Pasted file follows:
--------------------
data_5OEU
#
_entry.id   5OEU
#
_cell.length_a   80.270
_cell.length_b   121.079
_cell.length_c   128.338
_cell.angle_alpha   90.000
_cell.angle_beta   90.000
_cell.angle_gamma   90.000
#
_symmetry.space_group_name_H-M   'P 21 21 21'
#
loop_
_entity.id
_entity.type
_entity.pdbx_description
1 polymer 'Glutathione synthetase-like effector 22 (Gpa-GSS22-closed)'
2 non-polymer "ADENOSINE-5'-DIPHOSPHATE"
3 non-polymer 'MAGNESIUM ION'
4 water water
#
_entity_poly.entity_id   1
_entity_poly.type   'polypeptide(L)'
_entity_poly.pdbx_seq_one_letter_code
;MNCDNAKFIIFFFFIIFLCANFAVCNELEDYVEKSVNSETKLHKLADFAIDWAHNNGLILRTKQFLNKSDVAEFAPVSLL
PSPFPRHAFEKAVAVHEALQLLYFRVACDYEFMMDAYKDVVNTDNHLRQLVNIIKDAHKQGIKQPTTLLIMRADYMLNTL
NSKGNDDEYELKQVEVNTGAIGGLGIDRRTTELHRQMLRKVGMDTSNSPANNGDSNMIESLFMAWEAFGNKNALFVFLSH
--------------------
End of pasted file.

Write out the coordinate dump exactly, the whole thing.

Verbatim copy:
data_5OEU
#
_entry.id   5OEU
#
_cell.length_a   80.270
_cell.length_b   121.079
_cell.length_c   128.338
_cell.angle_alpha   90.000
_cell.angle_beta   90.000
_cell.angle_gamma   90.000
#
_symmetry.space_group_name_H-M   'P 21 21 21'
#
loop_
_entity.id
_entity.type
_entity.pdbx_description
1 polymer 'Glutathione synthetase-like effector 22 (Gpa-GSS22-closed)'
2 non-polymer "ADENOSINE-5'-DIPHOSPHATE"
3 non-polymer 'MAGNESIUM ION'
4 water water
#
_entity_poly.entity_id   1
_entity_poly.type   'polypeptide(L)'
_entity_poly.pdbx_seq_one_letter_code
;MNCDNAKFIIFFFFIIFLCANFAVCNELEDYVEKSVNSETKLHKLADFAIDWAHNNGLILRTKQFLNKSDVAEFAPVSLL
PSPFPRHAFEKAVAVHEALQLLYFRVACDYEFMMDAYKDVVNTDNHLRQLVNIIKDAHKQGIKQPTTLLIMRADYMLNTL
NSKGNDDEYELKQVEVNTGAIGGLGIDRRTTELHRQMLRKVGMDTSNSPANNGDSNMIESLFMAWEAFGNKNALFVFLSH